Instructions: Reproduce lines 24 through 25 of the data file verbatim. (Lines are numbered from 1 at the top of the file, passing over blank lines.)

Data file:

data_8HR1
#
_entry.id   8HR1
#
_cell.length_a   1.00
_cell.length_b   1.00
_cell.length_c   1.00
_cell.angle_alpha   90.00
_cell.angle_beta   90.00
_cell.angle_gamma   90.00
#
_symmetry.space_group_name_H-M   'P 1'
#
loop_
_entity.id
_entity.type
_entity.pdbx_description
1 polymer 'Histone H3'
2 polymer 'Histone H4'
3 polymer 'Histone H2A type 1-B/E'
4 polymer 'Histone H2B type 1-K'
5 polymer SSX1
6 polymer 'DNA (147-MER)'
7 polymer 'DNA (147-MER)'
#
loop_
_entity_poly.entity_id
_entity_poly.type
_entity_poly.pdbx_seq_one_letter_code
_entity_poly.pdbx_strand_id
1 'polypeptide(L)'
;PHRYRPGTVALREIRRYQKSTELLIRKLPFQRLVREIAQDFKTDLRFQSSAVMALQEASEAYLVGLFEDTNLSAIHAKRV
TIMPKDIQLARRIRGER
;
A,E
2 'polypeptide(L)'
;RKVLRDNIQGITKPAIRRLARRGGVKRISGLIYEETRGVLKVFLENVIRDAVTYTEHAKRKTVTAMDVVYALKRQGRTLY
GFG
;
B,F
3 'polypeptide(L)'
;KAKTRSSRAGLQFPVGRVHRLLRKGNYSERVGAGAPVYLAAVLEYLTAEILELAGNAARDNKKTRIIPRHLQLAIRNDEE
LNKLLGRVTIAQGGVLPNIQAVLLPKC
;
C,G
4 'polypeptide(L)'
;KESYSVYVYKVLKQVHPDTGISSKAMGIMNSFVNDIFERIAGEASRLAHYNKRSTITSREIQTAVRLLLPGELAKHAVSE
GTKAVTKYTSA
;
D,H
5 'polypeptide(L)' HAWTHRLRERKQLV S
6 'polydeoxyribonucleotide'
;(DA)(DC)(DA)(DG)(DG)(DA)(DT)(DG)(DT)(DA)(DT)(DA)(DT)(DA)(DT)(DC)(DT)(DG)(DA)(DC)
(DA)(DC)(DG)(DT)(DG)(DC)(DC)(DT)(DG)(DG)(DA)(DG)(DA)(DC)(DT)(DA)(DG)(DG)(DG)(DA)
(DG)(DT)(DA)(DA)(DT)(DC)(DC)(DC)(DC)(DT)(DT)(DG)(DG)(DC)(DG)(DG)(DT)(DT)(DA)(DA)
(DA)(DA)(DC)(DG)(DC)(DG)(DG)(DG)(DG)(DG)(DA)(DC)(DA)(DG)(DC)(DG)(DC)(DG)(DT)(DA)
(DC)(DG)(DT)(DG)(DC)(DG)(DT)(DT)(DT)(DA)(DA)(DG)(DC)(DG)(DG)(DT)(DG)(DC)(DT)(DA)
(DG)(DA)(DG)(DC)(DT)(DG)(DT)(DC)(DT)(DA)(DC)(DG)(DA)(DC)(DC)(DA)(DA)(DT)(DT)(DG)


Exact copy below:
7 polymer 'DNA (147-MER)'
#